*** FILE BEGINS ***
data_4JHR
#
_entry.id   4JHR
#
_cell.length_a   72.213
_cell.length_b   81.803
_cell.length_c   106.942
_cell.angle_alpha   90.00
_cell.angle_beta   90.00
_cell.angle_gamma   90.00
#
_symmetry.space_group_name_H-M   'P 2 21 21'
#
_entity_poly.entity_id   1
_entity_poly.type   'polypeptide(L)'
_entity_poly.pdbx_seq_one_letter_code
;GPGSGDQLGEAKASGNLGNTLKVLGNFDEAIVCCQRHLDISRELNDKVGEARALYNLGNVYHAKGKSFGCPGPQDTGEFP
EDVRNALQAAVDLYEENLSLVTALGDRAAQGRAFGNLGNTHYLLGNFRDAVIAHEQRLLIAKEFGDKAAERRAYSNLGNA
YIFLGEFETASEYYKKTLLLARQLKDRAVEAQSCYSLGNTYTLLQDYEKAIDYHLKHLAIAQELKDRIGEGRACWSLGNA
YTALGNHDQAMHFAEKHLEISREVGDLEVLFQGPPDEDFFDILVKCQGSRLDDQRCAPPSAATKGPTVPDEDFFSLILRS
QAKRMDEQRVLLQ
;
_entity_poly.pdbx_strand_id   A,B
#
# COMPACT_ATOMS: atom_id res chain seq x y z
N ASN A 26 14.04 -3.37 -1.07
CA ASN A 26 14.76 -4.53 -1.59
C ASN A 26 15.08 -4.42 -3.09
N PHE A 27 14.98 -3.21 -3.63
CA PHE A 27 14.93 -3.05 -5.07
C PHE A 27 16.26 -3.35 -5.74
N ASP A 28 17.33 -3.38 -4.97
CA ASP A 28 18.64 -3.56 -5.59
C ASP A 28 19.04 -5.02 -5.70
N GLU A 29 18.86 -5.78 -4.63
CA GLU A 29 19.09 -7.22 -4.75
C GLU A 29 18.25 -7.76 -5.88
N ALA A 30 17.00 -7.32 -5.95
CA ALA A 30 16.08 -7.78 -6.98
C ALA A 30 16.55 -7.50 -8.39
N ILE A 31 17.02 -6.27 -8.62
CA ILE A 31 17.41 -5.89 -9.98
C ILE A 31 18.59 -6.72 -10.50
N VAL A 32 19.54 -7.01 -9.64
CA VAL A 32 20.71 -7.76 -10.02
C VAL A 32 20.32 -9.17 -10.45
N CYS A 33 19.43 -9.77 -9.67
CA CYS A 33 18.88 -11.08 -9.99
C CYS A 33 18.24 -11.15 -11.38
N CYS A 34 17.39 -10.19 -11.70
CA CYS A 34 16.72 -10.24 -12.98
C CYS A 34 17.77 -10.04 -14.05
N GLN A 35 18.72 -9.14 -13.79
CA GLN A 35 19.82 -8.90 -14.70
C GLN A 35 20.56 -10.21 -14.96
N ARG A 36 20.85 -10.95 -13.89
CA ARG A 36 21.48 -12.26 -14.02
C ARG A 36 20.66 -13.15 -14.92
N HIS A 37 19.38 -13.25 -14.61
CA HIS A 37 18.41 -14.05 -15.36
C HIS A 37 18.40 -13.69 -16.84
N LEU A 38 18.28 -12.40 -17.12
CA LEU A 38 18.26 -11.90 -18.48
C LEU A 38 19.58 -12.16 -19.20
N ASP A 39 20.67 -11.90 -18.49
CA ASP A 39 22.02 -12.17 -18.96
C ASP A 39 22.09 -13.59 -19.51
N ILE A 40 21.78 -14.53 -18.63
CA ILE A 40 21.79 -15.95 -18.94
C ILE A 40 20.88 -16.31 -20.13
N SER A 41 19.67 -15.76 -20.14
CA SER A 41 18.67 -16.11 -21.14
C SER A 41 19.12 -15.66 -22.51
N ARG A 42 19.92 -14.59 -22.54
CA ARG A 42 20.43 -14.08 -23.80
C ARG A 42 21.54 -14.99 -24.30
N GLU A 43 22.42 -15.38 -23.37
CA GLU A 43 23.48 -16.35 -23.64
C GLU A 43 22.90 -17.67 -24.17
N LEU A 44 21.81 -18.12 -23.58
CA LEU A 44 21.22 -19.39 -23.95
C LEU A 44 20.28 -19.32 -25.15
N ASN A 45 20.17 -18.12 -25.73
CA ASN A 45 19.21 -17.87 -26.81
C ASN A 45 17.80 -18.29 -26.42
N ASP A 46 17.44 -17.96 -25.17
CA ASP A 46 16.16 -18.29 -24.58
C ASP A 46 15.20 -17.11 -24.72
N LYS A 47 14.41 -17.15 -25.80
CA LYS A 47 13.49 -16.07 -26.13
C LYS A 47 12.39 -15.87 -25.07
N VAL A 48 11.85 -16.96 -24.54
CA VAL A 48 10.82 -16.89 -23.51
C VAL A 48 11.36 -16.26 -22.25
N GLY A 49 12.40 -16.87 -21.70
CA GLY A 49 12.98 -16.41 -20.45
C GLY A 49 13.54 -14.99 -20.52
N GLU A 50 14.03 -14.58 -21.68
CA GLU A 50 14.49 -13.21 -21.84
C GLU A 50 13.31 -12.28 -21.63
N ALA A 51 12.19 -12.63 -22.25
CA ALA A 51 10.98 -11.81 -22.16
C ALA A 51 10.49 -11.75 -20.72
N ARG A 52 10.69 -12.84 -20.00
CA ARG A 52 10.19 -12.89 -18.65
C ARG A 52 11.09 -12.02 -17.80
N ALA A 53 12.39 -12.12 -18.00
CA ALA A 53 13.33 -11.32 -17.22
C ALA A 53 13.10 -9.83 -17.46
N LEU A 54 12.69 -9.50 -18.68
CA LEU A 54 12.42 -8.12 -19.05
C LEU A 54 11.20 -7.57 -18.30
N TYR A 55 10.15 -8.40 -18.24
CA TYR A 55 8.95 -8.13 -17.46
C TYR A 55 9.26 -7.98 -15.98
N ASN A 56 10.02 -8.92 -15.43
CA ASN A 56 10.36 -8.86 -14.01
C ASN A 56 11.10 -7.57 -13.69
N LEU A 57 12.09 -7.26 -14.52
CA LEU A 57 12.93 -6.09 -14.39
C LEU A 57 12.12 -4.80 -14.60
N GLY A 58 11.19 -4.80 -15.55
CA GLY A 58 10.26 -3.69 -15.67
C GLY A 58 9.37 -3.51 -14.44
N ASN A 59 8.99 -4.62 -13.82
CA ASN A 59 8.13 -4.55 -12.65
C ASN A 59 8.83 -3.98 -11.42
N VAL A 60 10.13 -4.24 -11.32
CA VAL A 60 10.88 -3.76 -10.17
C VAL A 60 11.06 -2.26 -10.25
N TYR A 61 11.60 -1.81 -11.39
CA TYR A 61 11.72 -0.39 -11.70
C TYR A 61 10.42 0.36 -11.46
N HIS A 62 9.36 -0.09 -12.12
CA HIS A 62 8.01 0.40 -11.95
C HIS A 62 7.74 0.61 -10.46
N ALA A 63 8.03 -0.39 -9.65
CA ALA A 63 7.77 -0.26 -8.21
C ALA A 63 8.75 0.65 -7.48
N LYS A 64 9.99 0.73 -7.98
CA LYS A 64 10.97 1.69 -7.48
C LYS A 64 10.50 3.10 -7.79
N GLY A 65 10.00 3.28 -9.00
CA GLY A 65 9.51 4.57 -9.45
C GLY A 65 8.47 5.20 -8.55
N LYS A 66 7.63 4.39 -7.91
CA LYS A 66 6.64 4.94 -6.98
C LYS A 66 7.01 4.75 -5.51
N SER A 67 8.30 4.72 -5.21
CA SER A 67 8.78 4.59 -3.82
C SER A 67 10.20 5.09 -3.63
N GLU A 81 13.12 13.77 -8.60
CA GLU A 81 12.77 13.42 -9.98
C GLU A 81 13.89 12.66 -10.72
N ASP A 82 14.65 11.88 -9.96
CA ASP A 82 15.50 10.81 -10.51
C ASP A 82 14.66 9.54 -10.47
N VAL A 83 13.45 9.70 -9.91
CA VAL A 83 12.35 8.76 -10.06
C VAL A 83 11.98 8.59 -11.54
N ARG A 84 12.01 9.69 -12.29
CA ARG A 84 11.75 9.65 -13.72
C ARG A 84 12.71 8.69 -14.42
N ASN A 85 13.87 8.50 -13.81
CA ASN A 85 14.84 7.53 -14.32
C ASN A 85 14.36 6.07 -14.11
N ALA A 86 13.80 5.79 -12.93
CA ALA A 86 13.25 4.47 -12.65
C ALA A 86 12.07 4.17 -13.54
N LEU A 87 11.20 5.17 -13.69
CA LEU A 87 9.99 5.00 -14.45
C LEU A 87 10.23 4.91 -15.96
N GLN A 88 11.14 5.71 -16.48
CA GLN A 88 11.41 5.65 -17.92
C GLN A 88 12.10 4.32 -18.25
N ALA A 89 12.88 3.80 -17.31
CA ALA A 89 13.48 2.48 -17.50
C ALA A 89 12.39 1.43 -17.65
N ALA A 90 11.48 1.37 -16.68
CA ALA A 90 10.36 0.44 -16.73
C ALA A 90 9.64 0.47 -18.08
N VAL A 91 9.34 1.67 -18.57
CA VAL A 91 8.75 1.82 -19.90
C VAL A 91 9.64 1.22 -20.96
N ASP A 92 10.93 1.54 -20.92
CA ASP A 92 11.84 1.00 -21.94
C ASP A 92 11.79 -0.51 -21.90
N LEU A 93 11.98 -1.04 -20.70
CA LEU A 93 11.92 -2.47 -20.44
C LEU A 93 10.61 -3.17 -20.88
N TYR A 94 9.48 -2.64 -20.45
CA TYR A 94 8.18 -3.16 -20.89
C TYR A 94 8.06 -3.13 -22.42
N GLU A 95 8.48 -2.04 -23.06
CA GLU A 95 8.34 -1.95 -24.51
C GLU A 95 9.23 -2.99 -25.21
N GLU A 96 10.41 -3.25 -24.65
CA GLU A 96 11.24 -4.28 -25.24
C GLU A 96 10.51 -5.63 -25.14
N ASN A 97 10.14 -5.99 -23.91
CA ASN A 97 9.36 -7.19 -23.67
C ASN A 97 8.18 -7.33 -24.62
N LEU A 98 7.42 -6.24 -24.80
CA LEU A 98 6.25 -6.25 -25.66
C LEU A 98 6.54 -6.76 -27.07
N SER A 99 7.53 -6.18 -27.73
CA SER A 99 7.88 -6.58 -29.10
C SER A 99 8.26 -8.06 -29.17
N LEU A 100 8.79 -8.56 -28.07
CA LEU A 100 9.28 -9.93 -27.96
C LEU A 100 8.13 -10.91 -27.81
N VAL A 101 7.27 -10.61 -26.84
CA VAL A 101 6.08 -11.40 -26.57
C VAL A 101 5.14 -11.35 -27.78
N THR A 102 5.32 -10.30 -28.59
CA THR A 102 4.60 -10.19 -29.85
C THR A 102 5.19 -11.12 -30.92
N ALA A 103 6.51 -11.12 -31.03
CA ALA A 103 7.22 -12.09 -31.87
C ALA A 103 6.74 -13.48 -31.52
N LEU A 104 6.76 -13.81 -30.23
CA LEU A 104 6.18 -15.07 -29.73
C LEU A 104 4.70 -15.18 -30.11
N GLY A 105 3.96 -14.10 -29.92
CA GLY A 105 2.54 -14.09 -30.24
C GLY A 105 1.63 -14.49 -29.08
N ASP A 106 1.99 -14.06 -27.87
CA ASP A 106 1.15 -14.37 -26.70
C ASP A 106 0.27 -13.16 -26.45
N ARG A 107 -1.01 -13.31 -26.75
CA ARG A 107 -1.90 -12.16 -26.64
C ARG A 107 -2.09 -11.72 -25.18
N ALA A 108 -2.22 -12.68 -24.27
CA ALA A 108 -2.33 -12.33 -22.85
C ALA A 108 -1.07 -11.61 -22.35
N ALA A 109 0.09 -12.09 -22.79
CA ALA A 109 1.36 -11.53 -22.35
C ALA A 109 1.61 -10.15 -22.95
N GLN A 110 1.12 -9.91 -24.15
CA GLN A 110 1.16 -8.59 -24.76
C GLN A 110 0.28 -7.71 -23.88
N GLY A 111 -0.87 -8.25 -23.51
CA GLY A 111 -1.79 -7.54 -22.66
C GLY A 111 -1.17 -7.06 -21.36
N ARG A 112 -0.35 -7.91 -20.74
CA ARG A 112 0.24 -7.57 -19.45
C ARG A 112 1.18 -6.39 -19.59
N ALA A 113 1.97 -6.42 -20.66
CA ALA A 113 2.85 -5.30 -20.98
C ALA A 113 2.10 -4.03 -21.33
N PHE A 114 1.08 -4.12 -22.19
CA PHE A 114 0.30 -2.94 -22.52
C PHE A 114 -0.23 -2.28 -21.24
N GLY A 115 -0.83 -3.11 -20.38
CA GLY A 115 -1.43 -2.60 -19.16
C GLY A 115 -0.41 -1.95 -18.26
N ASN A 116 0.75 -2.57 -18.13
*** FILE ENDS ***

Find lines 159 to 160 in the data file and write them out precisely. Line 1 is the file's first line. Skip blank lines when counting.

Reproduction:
CA VAL A 83 12.35 8.76 -10.06
C VAL A 83 11.98 8.59 -11.54